The Centennial Institute — the conservative advocacy arm of Colorado Christian University in Lakewood — scored a coup last year with its campaign to lure then-presidential candidate Donald Trump to its annual Western Conservative Summit. #GetTrumptotheSummit was the rallying cry on Twitter, and it succeeded in getting Trump to make his first campaign speech in the state when he addressed the summit last July.


As this year’s summit approaches, Centennial and its Director Jeff Hunt are at it again. This time, they’ve kicked off a campaign to get the whole Trump team — or, at least, its most prominent members — to put in a showing at the July 21-23 event at the Colorado Convention Center.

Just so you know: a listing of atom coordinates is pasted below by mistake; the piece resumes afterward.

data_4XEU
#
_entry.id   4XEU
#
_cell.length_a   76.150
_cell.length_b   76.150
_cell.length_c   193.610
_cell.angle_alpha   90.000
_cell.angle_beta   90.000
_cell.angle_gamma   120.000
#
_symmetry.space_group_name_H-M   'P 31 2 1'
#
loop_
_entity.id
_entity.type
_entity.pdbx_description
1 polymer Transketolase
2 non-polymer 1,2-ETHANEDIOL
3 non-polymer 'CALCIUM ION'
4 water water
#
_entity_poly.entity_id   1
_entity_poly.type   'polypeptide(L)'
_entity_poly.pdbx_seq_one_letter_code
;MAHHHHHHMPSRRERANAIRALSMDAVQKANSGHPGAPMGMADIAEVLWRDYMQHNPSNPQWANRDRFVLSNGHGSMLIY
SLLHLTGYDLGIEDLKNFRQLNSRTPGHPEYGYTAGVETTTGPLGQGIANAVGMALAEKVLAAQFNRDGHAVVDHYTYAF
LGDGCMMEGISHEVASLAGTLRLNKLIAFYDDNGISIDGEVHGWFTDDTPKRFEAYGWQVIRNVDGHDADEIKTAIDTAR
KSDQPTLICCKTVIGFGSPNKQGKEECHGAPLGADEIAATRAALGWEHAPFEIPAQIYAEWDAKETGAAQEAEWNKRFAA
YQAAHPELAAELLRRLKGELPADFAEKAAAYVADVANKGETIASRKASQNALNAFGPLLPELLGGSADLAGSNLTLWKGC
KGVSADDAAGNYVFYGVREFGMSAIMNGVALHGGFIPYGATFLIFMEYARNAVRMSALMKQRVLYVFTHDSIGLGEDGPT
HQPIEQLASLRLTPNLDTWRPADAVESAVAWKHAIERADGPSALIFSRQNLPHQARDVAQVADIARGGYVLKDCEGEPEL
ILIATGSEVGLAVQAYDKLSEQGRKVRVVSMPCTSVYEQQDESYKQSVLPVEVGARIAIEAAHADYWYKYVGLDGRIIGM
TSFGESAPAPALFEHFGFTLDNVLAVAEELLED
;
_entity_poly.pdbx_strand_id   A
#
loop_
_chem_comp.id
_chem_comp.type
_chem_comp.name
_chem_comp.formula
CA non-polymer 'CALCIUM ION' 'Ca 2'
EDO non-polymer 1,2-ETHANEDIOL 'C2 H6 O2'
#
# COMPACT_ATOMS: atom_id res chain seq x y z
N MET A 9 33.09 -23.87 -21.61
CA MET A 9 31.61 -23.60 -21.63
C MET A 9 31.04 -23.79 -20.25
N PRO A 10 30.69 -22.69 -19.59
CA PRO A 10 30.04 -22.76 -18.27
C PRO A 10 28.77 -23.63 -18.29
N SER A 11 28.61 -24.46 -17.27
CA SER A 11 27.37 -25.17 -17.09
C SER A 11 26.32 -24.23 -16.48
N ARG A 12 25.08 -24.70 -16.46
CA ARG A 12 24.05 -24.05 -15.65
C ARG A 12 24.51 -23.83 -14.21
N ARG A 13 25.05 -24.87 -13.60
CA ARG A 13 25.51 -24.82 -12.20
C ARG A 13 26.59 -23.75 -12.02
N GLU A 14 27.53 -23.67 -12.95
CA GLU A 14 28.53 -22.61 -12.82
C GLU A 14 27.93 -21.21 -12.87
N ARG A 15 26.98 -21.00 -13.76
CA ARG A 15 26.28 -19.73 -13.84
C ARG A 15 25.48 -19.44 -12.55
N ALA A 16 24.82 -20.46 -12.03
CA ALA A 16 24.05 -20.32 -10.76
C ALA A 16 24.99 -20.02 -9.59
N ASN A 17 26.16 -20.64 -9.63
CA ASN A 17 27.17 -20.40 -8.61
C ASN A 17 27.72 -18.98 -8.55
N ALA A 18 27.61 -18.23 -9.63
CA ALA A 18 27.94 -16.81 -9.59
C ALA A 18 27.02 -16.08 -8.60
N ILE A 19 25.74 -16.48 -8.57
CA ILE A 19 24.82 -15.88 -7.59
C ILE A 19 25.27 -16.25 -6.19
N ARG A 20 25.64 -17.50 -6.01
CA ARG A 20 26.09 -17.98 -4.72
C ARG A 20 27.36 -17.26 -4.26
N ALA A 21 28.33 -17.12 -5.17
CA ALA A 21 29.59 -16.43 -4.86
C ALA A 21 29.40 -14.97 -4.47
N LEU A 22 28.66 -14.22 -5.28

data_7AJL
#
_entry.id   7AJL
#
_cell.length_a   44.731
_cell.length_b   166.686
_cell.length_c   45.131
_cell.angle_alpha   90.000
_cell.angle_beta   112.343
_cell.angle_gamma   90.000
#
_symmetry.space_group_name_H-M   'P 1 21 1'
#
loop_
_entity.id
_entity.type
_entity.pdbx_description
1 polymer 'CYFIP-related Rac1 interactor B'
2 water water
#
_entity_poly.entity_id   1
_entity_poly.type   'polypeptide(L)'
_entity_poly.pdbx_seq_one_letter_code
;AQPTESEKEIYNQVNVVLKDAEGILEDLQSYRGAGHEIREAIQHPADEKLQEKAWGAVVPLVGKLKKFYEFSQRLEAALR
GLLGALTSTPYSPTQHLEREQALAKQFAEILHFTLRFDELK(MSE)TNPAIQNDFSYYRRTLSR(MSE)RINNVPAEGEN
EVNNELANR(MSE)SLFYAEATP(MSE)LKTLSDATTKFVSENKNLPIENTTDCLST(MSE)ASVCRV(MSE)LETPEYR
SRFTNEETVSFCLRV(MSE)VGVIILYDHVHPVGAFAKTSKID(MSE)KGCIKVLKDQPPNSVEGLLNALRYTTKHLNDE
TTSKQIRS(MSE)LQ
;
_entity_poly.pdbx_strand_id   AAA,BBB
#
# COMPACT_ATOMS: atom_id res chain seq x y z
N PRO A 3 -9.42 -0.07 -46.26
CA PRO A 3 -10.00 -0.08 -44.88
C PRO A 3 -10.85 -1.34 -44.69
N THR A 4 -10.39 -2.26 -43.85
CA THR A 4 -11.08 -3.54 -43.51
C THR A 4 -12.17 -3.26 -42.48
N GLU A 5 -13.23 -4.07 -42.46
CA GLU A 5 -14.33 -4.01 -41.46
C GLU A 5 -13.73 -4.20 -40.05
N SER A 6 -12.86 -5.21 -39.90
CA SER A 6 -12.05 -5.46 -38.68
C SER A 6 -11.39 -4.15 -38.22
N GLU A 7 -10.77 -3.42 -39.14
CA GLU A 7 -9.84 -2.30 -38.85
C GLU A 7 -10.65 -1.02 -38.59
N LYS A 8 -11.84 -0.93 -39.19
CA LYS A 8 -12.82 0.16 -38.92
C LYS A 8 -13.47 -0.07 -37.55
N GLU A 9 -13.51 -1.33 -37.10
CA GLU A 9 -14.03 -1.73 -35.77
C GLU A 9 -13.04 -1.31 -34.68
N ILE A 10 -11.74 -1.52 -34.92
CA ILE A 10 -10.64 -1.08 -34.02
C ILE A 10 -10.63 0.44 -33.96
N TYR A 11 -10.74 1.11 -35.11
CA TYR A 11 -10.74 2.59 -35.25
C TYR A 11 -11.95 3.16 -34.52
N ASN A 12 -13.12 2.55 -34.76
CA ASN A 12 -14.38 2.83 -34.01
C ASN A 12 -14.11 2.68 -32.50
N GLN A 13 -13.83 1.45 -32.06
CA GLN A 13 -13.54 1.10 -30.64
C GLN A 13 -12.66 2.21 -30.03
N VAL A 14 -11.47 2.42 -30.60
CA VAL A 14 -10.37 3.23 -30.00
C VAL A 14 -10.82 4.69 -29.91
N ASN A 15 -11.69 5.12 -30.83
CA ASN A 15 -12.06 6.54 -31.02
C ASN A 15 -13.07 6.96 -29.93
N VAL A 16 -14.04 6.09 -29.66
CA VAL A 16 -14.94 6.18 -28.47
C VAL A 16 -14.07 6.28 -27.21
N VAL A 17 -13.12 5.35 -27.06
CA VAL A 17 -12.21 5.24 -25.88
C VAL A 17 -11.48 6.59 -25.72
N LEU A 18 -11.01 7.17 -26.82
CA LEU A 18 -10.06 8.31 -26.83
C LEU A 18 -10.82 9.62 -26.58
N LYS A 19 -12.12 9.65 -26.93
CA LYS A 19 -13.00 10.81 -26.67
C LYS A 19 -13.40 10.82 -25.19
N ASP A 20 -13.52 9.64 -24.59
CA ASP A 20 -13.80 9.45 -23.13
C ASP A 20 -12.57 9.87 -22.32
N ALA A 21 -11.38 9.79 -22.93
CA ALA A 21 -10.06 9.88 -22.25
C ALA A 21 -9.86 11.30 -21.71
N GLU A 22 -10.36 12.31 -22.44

An email from Hunt this week announces the effort and once again calls on supporters to take action using Twitter:

For the first time in Western Conservative Summit history, conservatives have control of the White House and the executive branch of our government. From our very first summit in 2010, progressive liberals in the White House, disregarding separation of powers, have rammed through their aggressive agenda. This year, however, Summit attendees want to hear from leaders in our government advancing conservative public policy.

While we have sent invitations to Donald Trump, Mike Pence, Kellyanne Conway, Steve Bannon, Jeff Sessions, Dr. Ben Carson, Rick Perry, Betsy DeVos, Scott Pruitt, and Ryan Zinke, we need your help by showing your support on social media. Please click on the tweets below and demonstrate your wish to see the Trump Administration at the 2017 Western Conservative Summit!